Less than a year later on May 31, 1895 "Flaked Cereals and Process of Preparing Same" was filed with the U.S. Patent Office and on April 14, 1896 the patent was issued. And man, breakfast and America would never be the same.
The flakes, which the Brothers Kellogg called granose, were immensely popular with the patients. John Harvey Kellogg even believed consuming them would help deter chronic masturbation. Yes, you read that last sentence correctly. He believed that bland wholesome foods would keep the passions subdued and prevent people from indulging in their baser instincts. Kellogg believed that masturbation was at the heart of many chronic illnesses. But I digress.
The brothers experimented with other flakes from other grains. In 1906, W.K. decided to try to mass-market the new food. At his new company, the Battle Creek Toasted Corn Flake Company, he took the bold step of adding sugar to the flakes to make them more palatable the masses. And the frosted flake was born.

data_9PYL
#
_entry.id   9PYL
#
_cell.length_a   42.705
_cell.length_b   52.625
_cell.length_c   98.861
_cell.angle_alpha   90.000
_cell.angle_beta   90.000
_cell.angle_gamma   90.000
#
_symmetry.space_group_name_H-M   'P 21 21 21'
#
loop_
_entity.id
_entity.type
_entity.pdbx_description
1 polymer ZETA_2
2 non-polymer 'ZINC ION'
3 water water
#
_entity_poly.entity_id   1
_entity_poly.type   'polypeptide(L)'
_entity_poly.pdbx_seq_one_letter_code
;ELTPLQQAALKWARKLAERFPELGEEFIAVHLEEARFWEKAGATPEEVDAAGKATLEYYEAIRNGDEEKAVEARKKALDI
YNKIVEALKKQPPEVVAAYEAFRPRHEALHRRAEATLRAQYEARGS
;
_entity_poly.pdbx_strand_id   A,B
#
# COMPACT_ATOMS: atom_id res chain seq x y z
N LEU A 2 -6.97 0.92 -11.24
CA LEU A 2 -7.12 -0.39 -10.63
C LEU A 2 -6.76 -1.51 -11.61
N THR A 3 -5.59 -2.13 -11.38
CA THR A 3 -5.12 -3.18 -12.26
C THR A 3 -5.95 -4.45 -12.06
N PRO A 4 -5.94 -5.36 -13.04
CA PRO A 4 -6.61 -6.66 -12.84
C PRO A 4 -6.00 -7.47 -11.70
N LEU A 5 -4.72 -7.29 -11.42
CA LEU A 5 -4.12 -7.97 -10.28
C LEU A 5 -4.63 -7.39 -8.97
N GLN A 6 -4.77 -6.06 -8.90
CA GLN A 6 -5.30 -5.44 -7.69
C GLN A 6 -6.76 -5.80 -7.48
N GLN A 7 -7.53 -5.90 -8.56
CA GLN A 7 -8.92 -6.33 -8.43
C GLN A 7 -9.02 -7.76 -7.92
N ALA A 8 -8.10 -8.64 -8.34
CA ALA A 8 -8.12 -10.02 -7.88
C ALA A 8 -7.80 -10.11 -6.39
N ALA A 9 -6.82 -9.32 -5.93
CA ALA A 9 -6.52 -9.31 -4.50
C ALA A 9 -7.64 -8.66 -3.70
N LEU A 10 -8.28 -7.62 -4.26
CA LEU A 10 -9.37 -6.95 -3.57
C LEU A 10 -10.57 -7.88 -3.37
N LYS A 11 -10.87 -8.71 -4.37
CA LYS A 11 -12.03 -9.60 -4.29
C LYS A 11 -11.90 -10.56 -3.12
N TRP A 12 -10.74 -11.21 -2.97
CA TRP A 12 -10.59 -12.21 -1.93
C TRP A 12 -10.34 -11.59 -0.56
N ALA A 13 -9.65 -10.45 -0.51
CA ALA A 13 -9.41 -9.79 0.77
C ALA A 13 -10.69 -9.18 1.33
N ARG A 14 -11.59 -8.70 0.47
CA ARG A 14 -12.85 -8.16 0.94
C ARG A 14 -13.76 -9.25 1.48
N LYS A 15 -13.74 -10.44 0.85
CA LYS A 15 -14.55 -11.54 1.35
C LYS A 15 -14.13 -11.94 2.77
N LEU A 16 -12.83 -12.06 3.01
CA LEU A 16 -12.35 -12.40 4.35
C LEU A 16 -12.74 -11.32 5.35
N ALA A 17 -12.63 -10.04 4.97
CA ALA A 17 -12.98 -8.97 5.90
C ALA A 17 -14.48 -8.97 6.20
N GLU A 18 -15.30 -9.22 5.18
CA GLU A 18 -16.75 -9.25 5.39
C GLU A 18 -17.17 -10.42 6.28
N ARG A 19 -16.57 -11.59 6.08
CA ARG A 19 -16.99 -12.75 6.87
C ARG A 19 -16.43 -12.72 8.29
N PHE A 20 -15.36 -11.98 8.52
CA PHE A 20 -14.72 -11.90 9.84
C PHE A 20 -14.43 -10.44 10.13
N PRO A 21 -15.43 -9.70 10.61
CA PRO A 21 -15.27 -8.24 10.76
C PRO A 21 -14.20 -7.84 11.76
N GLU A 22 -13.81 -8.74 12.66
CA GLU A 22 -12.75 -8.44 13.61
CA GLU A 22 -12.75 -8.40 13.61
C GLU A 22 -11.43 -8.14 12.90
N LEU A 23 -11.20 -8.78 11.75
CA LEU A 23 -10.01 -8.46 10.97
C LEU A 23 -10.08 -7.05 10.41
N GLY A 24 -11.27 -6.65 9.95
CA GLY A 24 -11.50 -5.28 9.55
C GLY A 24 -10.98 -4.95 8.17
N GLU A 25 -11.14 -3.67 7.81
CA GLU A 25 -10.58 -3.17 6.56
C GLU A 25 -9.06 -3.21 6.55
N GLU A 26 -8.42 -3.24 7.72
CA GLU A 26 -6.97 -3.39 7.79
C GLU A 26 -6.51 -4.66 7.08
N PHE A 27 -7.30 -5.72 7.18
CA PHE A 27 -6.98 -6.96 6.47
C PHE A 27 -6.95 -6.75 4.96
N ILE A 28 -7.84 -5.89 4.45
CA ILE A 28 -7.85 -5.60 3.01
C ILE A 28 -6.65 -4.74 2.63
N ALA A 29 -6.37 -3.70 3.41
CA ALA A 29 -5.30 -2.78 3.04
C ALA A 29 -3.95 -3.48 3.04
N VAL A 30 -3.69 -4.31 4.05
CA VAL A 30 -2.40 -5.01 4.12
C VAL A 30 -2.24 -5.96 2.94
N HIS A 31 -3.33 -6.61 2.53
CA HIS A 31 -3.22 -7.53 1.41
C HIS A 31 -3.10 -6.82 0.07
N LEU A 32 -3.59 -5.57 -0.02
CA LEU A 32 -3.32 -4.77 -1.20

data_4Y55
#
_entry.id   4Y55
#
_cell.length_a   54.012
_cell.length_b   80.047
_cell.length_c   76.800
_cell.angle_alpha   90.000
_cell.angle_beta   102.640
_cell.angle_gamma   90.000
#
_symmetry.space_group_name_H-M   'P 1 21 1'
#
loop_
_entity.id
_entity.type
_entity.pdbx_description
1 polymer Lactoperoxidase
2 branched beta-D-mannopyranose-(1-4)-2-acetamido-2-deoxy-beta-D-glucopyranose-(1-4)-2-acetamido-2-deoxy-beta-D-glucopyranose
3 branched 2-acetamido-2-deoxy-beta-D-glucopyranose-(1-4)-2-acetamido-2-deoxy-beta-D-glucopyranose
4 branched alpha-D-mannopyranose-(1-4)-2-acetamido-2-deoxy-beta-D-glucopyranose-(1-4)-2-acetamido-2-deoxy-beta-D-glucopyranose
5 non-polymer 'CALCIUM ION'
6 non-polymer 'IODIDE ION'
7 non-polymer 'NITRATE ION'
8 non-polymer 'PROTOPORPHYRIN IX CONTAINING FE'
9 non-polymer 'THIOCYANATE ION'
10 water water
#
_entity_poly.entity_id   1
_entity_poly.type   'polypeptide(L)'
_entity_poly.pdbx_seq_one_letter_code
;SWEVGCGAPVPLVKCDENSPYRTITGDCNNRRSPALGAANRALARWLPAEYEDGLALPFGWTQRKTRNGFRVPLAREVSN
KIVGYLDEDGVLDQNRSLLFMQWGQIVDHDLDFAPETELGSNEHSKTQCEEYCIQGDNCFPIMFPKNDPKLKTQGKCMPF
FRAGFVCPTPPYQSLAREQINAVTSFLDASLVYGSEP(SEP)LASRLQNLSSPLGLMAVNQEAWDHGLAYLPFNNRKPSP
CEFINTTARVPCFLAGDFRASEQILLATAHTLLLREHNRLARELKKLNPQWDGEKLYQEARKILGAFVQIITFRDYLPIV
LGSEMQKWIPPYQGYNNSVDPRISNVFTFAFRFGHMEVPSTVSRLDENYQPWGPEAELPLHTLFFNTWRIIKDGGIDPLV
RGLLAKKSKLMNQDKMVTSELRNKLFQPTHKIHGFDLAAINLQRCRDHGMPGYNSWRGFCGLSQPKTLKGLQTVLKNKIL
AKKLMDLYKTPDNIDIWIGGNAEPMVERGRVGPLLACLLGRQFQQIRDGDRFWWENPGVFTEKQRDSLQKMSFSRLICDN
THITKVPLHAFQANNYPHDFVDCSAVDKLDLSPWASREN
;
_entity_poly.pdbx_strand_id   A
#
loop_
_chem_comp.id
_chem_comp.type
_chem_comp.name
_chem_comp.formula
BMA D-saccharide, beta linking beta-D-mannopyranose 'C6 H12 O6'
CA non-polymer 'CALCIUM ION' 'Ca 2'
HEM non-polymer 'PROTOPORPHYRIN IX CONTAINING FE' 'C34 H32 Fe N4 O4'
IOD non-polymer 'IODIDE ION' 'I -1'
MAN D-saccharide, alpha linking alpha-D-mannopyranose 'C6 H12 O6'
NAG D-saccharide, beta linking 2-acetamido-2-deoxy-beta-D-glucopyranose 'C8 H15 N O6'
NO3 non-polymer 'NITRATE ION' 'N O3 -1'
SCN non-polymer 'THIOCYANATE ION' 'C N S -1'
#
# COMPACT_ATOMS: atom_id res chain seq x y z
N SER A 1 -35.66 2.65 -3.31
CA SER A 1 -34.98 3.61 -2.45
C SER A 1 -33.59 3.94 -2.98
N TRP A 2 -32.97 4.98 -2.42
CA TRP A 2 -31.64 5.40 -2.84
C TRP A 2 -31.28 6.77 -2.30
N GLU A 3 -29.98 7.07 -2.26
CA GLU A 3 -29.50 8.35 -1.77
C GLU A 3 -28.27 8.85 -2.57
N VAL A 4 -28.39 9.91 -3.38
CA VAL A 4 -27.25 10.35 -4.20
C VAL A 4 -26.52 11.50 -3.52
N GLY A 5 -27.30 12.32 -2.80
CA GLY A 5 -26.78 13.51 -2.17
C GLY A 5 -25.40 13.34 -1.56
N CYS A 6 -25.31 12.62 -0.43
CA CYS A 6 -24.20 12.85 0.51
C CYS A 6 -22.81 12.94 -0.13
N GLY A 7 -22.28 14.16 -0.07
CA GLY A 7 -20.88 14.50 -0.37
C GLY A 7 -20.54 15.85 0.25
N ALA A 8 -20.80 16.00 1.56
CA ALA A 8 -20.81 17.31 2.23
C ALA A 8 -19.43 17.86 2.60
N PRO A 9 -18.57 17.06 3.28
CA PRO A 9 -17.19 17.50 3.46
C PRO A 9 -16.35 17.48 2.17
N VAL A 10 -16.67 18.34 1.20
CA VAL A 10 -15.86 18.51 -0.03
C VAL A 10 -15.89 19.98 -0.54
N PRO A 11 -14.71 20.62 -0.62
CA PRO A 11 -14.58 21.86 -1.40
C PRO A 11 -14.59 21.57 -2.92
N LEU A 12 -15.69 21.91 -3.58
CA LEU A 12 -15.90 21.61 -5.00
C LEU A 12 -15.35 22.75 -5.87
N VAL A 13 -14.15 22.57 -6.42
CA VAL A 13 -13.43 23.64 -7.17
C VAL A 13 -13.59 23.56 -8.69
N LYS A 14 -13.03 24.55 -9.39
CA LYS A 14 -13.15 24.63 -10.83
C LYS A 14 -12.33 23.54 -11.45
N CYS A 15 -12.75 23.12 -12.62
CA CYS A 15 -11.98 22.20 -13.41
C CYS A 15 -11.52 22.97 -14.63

But W.K.'s addition of the sucrose vice to the wholesome grain cereal was an abomination to his brother and this act of recipe sedition caused a rift between the siblings. Later, in 1928, he would expand his offerings to include puffed rice and unveil a new product line called Rice Krispies.
In 1902 the Battle Creek Sanitarium burned down. At the same time Dr. John Harvey Kellogg began to shift in his spiritual beliefs, turning away from his Adventist roots and adopting a pantheist view. He would ultimately leave the church in 1907.
While John Harvey Kellogg was a prominent member of the Seventh-day Adventist church and arguably a major factor in the denomination's growth and expansion he was not the founder of the faith and the faith is not based off of a love of corn flakes. So in the future if you encounter Seventh-day Adventism remember: no on special underwear, no on polygamy and yes there is a special relationship between Adventists and corn flakes but its not a spiritual connection...unless you ever had the pleasure of eating my grandmother's meatless meatloaf known as corn flake and nut loaf and then you might consider corn flakes as part of a spiritual experience.